Most people expect their dogs to be fine at home while they are at work all day, but unfortunately this is unrealistic for many pets. Your dog does not know you have to go to work; he just wants to be with you! Taking a few days off from work in order to help improve your dog’s behavior is a wonderful investment in their health and overall quality of life.


Depending on the severity of your dog’s separation anxiety the two most common courses of treatment are medications and/or behavior modification (a fancy word for training). Medications include clomipramine and fluoxetine: These are approved medications for the treatment of separation anxiety that can be prescribed by your veterinarian.

Since these medications may take several weeks to achieve effective levels, short-acting drugs such as alprazolam may be prescribed at first. Any anti-anxiety drug prescribed by your veterinarian needs to be given exactly as directed.Aside from behavior modification training and medication, some dog owners have a lot of success with body-wraps that can help your dog self-sooth. The most popular and trusted such wrap is the ThunderShirt dog anxiety vest, which retails for $39.95.

Cost of Treatment

Medication can cost between $20 per month for generic brands and $30-40 per month for name brand meds.

Personal Experience

Our dog Beau suffered from separation anxiety for years. He was a rescue and never fully recovered from some of the traumatic issues early in his life. The good news is that with the help of anxiety medication he was able to adjust when we were away. No dog owner wants their pet to suffer while they’re gone, so if you suspect your dog has issues with separation anxiety visit your veterinarian and explore ways to manage the problems. It will make for a happier dog and might save you the headache from ripped-up pillows and carpet stains!

Pet Insurance for Behavioral Coverage

There are several great insurance options that will cover treatment for separation anxiety. Keep in mind though that pet insurance policies do NOT cover pre-existing conditions so make sure you have coverage before your dog is diagnosed with separation anxiety.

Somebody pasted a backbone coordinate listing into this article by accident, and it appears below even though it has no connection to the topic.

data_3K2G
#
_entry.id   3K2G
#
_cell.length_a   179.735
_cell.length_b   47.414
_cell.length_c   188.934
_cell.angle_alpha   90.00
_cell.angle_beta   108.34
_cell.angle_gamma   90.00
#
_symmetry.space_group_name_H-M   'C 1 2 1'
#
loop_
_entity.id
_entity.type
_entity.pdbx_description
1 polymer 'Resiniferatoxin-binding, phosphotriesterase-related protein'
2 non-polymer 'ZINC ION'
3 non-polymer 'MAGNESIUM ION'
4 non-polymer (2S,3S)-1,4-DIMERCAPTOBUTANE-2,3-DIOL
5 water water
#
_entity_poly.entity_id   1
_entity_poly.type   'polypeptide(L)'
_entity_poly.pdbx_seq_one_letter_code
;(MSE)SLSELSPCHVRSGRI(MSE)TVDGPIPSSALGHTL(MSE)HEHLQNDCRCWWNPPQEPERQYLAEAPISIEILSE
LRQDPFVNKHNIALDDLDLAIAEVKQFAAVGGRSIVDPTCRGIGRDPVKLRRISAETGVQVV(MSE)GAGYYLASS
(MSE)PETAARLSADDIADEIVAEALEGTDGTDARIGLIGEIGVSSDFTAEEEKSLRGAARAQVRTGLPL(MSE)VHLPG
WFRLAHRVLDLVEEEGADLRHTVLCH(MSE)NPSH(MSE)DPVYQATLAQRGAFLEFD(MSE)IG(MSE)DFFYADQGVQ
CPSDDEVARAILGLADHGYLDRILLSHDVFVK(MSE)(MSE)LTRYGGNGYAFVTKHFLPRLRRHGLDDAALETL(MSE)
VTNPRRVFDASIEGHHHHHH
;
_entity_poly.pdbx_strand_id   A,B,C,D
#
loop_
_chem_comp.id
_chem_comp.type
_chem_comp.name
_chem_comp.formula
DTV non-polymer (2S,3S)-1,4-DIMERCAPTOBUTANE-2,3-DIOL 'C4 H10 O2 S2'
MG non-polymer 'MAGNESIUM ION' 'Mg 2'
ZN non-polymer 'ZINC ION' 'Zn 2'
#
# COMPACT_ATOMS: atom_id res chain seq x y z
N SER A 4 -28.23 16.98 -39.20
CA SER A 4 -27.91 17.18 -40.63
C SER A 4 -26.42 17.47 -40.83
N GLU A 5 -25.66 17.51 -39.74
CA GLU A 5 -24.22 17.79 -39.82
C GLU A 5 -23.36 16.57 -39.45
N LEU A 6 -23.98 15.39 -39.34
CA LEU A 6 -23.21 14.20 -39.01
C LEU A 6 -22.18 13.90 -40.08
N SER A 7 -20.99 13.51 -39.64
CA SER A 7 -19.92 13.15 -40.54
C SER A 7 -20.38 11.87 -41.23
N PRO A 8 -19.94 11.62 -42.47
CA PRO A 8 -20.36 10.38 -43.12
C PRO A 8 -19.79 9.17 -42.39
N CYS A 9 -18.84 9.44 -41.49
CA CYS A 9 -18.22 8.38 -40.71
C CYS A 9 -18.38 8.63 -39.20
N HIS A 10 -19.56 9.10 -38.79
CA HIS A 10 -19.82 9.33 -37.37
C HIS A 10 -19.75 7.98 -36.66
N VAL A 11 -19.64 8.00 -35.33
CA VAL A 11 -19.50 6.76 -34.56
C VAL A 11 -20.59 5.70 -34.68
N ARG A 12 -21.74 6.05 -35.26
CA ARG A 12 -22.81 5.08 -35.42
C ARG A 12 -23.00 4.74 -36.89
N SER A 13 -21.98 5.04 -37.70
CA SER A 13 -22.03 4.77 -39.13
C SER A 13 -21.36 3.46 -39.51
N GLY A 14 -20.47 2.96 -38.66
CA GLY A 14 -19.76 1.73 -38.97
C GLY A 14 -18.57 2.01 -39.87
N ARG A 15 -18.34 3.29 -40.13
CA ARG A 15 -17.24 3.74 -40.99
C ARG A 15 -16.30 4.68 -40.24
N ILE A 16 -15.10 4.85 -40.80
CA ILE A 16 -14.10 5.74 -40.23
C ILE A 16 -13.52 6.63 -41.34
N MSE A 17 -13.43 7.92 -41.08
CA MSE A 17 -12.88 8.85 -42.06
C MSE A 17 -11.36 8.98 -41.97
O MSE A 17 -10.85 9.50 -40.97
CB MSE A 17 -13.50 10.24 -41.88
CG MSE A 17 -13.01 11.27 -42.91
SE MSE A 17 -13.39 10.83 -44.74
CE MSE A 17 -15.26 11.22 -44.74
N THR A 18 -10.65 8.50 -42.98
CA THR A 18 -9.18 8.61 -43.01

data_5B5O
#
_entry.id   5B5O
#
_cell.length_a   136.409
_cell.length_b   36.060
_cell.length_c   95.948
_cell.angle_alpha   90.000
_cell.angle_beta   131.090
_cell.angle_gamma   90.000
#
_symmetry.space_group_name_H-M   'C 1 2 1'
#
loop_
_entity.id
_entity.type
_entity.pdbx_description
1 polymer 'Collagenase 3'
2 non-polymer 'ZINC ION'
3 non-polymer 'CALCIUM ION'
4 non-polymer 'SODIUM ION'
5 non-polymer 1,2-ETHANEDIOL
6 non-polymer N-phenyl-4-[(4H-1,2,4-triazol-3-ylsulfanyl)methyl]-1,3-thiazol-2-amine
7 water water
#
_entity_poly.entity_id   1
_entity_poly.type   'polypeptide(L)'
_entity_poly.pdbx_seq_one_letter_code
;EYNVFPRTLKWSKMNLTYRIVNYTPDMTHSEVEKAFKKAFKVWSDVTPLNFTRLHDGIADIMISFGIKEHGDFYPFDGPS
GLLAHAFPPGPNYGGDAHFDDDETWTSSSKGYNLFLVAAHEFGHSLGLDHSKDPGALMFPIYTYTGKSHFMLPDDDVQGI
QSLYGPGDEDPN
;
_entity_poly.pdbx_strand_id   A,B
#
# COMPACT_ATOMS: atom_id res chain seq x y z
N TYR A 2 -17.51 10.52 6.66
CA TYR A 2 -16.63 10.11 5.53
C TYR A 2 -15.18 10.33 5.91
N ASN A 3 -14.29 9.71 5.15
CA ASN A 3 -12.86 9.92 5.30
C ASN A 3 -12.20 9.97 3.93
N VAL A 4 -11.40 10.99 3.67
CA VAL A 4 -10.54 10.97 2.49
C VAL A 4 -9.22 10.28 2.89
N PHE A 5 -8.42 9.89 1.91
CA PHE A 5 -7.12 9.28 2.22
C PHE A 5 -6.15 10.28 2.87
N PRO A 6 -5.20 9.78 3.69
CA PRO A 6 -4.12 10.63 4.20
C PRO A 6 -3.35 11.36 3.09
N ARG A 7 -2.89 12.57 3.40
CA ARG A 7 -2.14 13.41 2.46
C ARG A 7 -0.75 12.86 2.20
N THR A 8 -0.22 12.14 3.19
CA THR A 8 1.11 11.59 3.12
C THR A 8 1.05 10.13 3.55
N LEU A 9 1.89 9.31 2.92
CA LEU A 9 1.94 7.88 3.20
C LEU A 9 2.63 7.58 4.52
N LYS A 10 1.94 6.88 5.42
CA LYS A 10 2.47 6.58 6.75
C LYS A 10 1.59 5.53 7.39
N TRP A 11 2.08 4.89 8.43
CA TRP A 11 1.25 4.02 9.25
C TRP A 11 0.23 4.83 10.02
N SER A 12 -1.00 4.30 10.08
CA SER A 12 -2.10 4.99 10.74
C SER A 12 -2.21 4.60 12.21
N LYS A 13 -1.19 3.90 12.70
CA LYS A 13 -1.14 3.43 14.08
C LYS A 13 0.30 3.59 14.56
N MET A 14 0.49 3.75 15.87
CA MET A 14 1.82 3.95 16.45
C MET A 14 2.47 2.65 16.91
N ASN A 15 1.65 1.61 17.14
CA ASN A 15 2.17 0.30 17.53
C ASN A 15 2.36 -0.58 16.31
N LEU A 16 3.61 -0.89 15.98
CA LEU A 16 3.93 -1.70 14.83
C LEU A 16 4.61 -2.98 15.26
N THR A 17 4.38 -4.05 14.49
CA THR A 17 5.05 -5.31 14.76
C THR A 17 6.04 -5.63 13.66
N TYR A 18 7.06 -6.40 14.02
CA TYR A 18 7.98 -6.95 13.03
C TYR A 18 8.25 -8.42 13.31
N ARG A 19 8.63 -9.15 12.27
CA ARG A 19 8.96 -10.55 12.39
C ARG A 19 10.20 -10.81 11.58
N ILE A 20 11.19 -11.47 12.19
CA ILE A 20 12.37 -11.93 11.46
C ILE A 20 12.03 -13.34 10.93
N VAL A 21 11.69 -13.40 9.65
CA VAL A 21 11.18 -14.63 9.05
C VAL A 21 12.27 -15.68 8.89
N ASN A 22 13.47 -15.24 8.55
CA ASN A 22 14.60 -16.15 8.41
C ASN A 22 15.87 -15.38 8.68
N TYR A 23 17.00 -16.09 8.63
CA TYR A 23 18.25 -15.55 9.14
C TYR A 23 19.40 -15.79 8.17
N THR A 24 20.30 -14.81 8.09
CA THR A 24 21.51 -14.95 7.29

Will Getting a Second Dog Help?

Advocates of this theory are certain that their dog is lonesome and that adding a second one will solve the problem. The experts say this is not necessarily true. It may alleviate the problem in some dogs but not others. The experts collectively agree that getting a second dog does not address the fears of the first dog.

Once he or she gets used to having a new dog around, the separation anxiety symptoms return and could be worse. It remains important to seek the advice of dog professionals for appropriate treatment.

The Most Important Advice We Can Give You 

We touched upon this earlier, but wish to reiterate it now. The most important step you can take to combat separation anxiety in your dog is to address it right away. Do not sit back and hope it corrects itself, because it will not. There are numerous ways to do something about it yourself. There are scores of professionals who can assist you every step of the way.

As animal lovers, we are horrified about all of the dogs that get abandoned. Odds are good that a lot of that has to do with neglectful treatment of separation anxiety symptoms. If these pet parents had sought the proper help, perhaps far less dogs would have suffered this fate. Please, if your dog has signs of separation anxiety, seek help immediately. Thank you in advance.

Helpful Reference Materials

There are some books you can read to see if you can resolve the problem without help. “I’ll Be Home Soon” by Patricia McConnell is excellent. So is “Clinical Behavioral Medicine for Small Animals” by Dr. Karen Overall.

Any advice you can find from world-renowned dog behavior expert, Cesar Millan, will be of considerable help to you. Aka the Dog Whisperer, Mr. Millan has online materials you can reference. There are times he takes his teachings on the road and will come to a city or town near you.Visit his website to see if and when he will be coming.